LinuxDevices.com launched an on-line automated Embedded Linux Polls center. The polls will monitor trends in the hot emerging market for embedded and real-time Linux. (http://www.linuxdevices.com/polls/)
Unique Broadband Systems unveiled RealLinux, a new real-time Linux distribution that will support non-“x86” processors including PowerPC, 68030, i960 and DSPs. RealLinux will provide real-time extensions along with reduced footprint, allowing execution from ROM or Flash. (http://www.uniquesys.com/)
Amino Communications announced “the World's Smallest Linux System”. The system is implemented on a tiny PC board (2.0 x 4.0 inches) and is optimized for Internet-enabled set-top boxes, web phones and embedded devices. According to Amino, the board costs less than $100 to manufacture. (http://www.aminocom.com/)
Coollogic acquired ON Channel, a developer of embedded Linux applications. ON Channel simultaneously announced availability of the E-Pilot, a network appliance it calls “one of the first real-world embedded Linux applications”. The 180MHz MediaGX-based device is compact (11 x 9 x 2 in.) and supports a broad spectrum of communications interface options. (www.coollogic.com, onchannel.com)
An Embedded Linux Consortium is being formed. The non-profit multi-vendor association will foster the rapid proliferation of Linux in embedded applications. An organizational meeting is planned for ESC Chicago (Feb. 28 - Mar. 2). Preliminary plans and discussion can be found at http://www.linuxdevices.com/forum/.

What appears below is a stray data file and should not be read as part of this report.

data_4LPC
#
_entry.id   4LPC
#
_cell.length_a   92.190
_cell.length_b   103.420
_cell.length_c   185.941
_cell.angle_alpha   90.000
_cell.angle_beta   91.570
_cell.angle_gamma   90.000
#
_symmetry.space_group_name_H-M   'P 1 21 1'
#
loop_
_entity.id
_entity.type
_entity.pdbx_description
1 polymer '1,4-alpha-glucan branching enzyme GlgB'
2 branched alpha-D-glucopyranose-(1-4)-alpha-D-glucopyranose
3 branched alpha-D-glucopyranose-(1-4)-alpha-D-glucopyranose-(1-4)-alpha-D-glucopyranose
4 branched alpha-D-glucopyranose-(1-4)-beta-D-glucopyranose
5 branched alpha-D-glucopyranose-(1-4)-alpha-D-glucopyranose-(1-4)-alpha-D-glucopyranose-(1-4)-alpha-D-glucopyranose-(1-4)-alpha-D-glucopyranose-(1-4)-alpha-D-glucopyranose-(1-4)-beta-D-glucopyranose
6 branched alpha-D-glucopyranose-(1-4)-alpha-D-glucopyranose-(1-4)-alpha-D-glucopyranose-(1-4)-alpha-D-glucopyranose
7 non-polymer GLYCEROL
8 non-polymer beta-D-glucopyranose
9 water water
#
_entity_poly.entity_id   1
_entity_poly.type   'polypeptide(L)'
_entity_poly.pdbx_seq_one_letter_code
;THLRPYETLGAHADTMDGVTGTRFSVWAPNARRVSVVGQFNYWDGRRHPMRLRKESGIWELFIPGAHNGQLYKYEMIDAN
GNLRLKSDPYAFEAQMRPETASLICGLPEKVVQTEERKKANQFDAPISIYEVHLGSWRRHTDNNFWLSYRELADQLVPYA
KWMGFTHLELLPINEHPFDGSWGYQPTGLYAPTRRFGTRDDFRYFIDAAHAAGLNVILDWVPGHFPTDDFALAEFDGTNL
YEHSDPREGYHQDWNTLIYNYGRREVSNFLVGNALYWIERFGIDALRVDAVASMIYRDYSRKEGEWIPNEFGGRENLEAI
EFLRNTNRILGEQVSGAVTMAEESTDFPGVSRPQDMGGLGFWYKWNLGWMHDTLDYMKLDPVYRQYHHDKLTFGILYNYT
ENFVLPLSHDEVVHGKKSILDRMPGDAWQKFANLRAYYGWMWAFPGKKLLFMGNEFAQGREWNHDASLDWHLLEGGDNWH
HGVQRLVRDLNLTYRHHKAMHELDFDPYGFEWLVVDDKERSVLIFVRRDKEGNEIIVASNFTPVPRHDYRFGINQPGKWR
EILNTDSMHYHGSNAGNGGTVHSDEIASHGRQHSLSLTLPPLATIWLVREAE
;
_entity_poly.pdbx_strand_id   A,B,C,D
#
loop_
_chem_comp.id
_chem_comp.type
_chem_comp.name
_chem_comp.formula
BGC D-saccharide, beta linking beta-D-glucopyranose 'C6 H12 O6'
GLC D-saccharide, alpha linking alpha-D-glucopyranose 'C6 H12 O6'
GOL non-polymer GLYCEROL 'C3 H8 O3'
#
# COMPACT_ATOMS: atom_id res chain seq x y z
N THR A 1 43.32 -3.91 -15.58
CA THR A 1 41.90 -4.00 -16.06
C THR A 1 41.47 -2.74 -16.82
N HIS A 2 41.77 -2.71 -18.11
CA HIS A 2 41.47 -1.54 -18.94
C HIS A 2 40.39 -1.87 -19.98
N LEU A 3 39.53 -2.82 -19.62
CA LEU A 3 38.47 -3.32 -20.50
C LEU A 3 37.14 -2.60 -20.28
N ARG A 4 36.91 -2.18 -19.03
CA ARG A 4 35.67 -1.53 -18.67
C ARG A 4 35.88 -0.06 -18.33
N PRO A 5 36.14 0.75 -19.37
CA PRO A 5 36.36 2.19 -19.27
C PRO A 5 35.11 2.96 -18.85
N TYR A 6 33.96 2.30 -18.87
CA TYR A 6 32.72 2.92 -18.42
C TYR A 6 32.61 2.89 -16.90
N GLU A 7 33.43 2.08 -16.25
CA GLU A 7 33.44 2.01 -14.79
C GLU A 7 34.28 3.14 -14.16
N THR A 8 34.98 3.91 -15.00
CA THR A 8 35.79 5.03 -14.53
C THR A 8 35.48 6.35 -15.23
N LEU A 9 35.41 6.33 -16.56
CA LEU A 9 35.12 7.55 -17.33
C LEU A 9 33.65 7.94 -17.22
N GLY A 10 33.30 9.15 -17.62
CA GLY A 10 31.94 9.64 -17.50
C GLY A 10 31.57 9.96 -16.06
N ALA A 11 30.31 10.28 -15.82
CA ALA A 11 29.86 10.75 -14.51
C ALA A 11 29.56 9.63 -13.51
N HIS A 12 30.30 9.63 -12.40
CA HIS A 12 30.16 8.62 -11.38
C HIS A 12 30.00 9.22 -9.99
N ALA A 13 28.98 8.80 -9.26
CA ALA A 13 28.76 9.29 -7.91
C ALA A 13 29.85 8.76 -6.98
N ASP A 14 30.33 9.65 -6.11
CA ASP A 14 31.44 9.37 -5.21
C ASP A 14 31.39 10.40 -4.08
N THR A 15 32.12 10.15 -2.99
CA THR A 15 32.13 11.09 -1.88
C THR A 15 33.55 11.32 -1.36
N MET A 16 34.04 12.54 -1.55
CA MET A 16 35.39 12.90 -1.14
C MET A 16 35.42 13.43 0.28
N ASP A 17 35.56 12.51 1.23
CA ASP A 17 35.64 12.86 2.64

Bristol Technology introduced Wind/U for Linux, a set of cross-platform development tools which simplify the process of converting Windows applications into Linux applications. (http://www.bristol.com/)
KYZO released the commercial version of its PizzaBox Linux distribution. It supports Linux file, print and CD thin server functions and boots from an M-Systems DiskOnChip. NASA has used KYZO's open source PizzaBox distribution in two applications: at Goddard Space Flight Center and the Jet Propulsion Laboratories. (http://www.kyzo.com/)
Belgium-based Lernout & Hauspie announced Linux SDKs that enable developers to incorporate speech and language offerings in Linux-based applications for hand-held and embedded devices. (http://www.lhsl.com/voicexpress/)
FSMLabs released v2.0 of RTLinux, a popular Linux distribution with the “hard real time” functionality needed for machine control and mission-critical applications. The new version supports POSIX API and device drivers, symmetric multi-processing, and has highly optimized timings. (http://www.fsmlabs.com/)
Lynx Real-Time Systems, renowned for their proprietary UNIX-like LynxOS “hard real-time” OS, unveiled BlueCat Linux, a derivative of Red Hat Linux for embedded applications. Additionally, Lynx said they will offer a future version of LynxOS that will run Linux applications (unmodified). (http://www.lynx.com/)